Ever since Genesis 3:15, our unchanging God has hinted about new things to come.  In Isaiah 43:19, he says,

                      “Behold, I am doing a new thing;
              now it springs forth, do you not perceive it?”

Despite our sin, weakness, and shortcomings, the God of the universe came from his glorious Kingdom to be cloaked in human flesh. As if this weren’t enough, he chose to live a perfect life so he himself could take our sin and be the perfect sacrifice, our Passover Lamb, to appease God and reconcile us to himself.  This reconciliation gives us new eyes to perceive what God is doing. 

This should fill us with great hope and excited expectation. To think that all things becoming new is now a reality! What do you want to be made new? For some, it is to have new bodies. Others may want to have new and perfect relationships. Some may desire to see the land stop groaning (earthquakes, fires, volcanoes). God promises to make all things new. What can this mean? Someone once said, “All means all, and that is all that all means.” All things will be made new.

In Revelation 21:5, God says, “Behold, I am making all things new.” John reports that he saw a new heaven and a new earth. He saw a new Jerusalem coming down out of heaven, prepared as a bride is for her husband. This is the reality of where we will dwell after we take our last breath on this side of eternity. Our next breath will no more be among shadows of what it will be like; it will be real and it will be new! I don’t know about you, but this fills me with excited hope for the future. But wait, there’s more…not only will we be getting new dwellings (Jesus said he goes to prepare a place for us), but we will also be in the very presence of God. The goal of human history will be reality: to dwell in the presence of God without sin, without tears, without mourning, without pain, and without crying. There will be no more death, no more fear.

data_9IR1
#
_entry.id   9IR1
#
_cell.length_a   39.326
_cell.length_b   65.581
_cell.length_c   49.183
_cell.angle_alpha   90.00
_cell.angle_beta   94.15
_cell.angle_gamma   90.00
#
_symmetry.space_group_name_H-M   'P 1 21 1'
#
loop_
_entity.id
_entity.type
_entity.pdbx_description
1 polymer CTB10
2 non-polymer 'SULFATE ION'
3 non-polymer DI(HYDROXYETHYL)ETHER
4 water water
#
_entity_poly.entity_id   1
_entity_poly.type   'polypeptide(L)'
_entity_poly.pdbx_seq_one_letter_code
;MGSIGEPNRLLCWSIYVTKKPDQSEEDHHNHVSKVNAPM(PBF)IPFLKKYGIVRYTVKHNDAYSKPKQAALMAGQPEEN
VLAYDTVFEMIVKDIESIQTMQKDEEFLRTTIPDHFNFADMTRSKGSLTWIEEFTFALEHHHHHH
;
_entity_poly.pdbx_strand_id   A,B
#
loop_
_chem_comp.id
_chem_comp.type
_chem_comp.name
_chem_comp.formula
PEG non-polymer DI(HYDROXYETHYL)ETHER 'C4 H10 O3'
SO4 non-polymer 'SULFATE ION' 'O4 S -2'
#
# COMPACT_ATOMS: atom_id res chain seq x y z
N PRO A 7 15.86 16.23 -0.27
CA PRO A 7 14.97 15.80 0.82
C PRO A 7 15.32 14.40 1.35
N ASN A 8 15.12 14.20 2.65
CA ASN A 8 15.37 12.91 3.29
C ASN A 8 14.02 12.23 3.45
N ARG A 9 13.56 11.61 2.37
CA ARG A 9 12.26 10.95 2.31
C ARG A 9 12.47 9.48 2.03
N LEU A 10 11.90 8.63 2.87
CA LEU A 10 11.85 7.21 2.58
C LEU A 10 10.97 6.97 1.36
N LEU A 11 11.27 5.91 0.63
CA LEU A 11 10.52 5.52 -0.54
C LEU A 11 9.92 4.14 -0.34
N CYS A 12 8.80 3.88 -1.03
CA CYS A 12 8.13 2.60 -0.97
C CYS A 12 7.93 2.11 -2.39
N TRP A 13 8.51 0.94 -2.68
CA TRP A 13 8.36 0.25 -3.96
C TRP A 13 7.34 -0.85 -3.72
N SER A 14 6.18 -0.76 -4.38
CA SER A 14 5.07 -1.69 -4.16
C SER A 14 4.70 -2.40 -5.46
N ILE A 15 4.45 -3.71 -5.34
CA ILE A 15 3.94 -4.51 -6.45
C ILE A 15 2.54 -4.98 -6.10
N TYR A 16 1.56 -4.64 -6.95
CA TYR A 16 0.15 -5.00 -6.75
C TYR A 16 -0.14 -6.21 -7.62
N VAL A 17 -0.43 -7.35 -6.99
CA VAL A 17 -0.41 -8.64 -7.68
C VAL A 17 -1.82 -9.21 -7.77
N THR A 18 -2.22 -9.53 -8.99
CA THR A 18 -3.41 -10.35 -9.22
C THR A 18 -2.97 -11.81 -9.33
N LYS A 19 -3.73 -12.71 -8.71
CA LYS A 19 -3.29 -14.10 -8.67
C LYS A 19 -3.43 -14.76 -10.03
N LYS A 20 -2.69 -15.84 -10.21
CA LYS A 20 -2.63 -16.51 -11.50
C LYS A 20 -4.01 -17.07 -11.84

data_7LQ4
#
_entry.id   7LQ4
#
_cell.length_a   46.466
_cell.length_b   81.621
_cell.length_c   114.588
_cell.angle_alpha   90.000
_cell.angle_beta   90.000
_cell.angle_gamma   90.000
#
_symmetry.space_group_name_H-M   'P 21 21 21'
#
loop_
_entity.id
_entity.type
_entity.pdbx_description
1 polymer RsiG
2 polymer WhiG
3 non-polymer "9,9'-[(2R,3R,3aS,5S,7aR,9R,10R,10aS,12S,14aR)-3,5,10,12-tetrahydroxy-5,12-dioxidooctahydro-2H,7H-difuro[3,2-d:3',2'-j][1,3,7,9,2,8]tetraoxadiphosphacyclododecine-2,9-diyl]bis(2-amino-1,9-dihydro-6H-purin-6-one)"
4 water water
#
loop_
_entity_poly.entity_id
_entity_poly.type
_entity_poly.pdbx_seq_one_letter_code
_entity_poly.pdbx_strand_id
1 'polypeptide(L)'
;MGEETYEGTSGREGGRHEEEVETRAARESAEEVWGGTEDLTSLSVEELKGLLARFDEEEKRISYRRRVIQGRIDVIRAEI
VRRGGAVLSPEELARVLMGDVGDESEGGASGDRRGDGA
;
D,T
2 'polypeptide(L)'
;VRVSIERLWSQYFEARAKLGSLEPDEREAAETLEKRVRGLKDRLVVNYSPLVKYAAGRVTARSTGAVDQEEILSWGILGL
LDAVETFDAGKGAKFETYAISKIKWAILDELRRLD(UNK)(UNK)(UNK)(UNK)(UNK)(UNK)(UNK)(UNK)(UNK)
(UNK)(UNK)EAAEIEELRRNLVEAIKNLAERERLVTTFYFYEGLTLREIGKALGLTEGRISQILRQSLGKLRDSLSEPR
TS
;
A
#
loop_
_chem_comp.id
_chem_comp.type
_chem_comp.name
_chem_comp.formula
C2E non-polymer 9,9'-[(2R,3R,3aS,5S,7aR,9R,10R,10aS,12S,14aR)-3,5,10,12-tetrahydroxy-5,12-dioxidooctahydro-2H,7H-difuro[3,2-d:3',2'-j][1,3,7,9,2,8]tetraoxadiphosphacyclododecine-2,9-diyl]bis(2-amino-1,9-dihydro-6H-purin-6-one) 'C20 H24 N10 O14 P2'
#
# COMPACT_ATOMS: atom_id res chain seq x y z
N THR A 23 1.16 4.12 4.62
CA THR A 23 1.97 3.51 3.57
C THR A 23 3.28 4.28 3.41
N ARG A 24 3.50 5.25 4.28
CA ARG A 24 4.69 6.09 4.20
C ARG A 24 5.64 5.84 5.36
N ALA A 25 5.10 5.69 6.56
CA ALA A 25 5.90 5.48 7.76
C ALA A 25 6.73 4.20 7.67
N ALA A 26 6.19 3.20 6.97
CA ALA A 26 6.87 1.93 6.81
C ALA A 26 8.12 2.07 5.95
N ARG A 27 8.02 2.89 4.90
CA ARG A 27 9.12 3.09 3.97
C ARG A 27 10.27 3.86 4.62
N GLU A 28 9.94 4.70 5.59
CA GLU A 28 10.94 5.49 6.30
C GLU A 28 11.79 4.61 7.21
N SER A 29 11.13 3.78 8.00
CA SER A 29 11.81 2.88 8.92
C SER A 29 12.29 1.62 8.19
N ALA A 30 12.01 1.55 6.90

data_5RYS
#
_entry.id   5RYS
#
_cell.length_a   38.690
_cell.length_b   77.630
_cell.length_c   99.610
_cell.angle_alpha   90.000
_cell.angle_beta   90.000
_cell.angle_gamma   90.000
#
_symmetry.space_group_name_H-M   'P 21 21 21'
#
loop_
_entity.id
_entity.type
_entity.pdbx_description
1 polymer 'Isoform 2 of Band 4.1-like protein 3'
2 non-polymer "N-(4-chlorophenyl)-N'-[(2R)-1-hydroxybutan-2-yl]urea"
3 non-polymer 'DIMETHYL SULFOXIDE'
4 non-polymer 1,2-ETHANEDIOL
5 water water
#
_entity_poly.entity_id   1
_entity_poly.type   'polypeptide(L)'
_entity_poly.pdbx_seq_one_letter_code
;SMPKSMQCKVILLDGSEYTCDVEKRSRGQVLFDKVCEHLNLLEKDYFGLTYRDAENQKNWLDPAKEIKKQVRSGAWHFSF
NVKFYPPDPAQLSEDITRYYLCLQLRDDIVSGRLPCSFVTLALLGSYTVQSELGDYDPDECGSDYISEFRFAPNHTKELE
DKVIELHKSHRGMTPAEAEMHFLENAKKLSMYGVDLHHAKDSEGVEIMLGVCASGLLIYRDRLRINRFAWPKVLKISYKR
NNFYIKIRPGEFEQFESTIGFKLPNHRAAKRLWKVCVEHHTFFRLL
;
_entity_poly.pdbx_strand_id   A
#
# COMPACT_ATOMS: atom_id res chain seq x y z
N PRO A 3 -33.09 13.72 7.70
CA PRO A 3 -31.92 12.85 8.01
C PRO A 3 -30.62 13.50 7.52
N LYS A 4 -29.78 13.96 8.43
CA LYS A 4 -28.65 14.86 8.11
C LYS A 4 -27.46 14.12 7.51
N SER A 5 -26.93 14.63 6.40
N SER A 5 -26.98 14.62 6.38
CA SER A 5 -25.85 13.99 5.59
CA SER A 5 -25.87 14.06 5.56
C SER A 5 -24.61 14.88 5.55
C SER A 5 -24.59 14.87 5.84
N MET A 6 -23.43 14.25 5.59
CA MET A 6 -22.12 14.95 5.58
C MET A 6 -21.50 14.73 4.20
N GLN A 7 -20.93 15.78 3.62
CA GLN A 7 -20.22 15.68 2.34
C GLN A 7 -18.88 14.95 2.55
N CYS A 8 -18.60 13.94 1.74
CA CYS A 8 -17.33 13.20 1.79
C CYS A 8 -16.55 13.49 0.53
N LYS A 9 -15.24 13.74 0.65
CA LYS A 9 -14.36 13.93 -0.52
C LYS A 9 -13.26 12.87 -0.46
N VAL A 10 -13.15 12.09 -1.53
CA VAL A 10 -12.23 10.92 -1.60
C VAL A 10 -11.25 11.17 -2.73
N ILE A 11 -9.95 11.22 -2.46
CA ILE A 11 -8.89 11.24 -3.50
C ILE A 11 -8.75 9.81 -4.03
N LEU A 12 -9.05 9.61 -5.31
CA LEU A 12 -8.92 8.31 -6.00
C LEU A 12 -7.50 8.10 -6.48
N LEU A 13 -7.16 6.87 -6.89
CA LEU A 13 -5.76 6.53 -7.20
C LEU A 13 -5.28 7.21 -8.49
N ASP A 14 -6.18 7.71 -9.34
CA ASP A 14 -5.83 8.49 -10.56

Just before Easter, the Jewish people participated in the Passover Feast. With new eyes we can perceive that Passover pointed to Jesus—he came to save us from death and give us life. For us as believers, the new things God pointed to in the Passover are “Yes” and “Amen” (2 Cor. 1:20). Our Savior paid the price for our sin, has been resurrected and brings forth the New Covenant promised in Jeremiah 31:31-34. The final fulfillment will be in the future, but we can trust that this will come to be. Jeremiah 31:33 says, 
“For this is the covenant that I will make with the house of Israel after those days, declares the Lord: I will put my law within them, and I will write it on their hearts. And I will be their God, and they shall be my people.”

How can we be assured of this eternal glory? Romans 6:5 states, “If we have been united with him in a death like his, we shall certainly be united with him in a resurrection like his.” Easter is a certain reminder that we can be united with him because of his supernatural work. Though our world is rocked with all kinds of trials, Jesus is making all things new. Do you believe him? Can you perceive it?

Melinda and her family moved to Colorado in 2016 after spending several years travelling the country by RV, relocating as necessary for her husband’s employment. Melinda uses her B.S. and M.B.S. Biblical Studies degrees to bless others through writing and teaching.  At Faith, Melinda is active on the writing team and in women’s ministries.  She homeschools her boys and works part-time as an optician. She and her husband Jeff became grandparents for the first time last year.

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